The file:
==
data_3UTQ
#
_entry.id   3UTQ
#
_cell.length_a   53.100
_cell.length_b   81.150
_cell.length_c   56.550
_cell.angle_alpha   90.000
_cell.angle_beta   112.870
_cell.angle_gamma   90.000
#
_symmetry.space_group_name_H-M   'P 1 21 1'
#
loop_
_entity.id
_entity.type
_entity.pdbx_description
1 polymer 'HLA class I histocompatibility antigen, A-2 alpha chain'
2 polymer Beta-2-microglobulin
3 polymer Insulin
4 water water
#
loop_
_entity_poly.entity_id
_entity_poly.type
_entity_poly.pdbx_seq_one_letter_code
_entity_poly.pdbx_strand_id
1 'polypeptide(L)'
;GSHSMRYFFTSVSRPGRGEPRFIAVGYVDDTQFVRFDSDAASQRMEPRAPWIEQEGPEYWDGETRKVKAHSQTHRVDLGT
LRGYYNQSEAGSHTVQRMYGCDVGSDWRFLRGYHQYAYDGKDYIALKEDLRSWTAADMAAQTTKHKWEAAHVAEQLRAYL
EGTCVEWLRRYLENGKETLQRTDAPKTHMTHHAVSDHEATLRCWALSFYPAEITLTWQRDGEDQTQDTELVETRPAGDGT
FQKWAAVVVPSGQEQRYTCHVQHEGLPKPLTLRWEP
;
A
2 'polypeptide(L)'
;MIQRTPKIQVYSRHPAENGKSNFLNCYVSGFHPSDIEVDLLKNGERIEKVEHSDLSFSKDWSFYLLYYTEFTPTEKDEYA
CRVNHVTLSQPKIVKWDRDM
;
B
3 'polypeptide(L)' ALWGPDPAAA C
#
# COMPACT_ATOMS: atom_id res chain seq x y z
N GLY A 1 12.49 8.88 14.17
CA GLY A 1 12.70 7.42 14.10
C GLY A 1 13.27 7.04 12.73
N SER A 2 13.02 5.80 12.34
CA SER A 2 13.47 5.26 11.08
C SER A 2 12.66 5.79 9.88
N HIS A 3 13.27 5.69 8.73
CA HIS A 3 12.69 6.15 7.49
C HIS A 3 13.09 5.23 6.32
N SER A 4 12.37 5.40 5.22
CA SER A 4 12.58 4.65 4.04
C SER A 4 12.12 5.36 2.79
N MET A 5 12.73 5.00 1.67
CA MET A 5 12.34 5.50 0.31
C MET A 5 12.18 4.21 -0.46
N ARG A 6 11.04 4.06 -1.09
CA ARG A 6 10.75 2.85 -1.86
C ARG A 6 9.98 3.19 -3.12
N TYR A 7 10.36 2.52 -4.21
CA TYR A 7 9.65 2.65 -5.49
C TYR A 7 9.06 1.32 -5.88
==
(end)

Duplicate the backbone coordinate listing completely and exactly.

data_3UTQ
#
_entry.id   3UTQ
#
_cell.length_a   53.100
_cell.length_b   81.150
_cell.length_c   56.550
_cell.angle_alpha   90.000
_cell.angle_beta   112.870
_cell.angle_gamma   90.000
#
_symmetry.space_group_name_H-M   'P 1 21 1'
#
loop_
_entity.id
_entity.type
_entity.pdbx_description
1 polymer 'HLA class I histocompatibility antigen, A-2 alpha chain'
2 polymer Beta-2-microglobulin
3 polymer Insulin
4 water water
#
loop_
_entity_poly.entity_id
_entity_poly.type
_entity_poly.pdbx_seq_one_letter_code
_entity_poly.pdbx_strand_id
1 'polypeptide(L)'
;GSHSMRYFFTSVSRPGRGEPRFIAVGYVDDTQFVRFDSDAASQRMEPRAPWIEQEGPEYWDGETRKVKAHSQTHRVDLGT
LRGYYNQSEAGSHTVQRMYGCDVGSDWRFLRGYHQYAYDGKDYIALKEDLRSWTAADMAAQTTKHKWEAAHVAEQLRAYL
EGTCVEWLRRYLENGKETLQRTDAPKTHMTHHAVSDHEATLRCWALSFYPAEITLTWQRDGEDQTQDTELVETRPAGDGT
FQKWAAVVVPSGQEQRYTCHVQHEGLPKPLTLRWEP
;
A
2 'polypeptide(L)'
;MIQRTPKIQVYSRHPAENGKSNFLNCYVSGFHPSDIEVDLLKNGERIEKVEHSDLSFSKDWSFYLLYYTEFTPTEKDEYA
CRVNHVTLSQPKIVKWDRDM
;
B
3 'polypeptide(L)' ALWGPDPAAA C
#
# COMPACT_ATOMS: atom_id res chain seq x y z
N GLY A 1 12.49 8.88 14.17
CA GLY A 1 12.70 7.42 14.10
C GLY A 1 13.27 7.04 12.73
N SER A 2 13.02 5.80 12.34
CA SER A 2 13.47 5.26 11.08
C SER A 2 12.66 5.79 9.88
N HIS A 3 13.27 5.69 8.73
CA HIS A 3 12.69 6.15 7.49
C HIS A 3 13.09 5.23 6.32
N SER A 4 12.37 5.40 5.22
CA SER A 4 12.58 4.65 4.04
C SER A 4 12.12 5.36 2.79
N MET A 5 12.73 5.00 1.67
CA MET A 5 12.34 5.50 0.31
C MET A 5 12.18 4.21 -0.46
N ARG A 6 11.04 4.06 -1.09
CA ARG A 6 10.75 2.85 -1.86
C ARG A 6 9.98 3.19 -3.12
N TYR A 7 10.36 2.52 -4.21
CA TYR A 7 9.65 2.65 -5.49
C TYR A 7 9.06 1.32 -5.88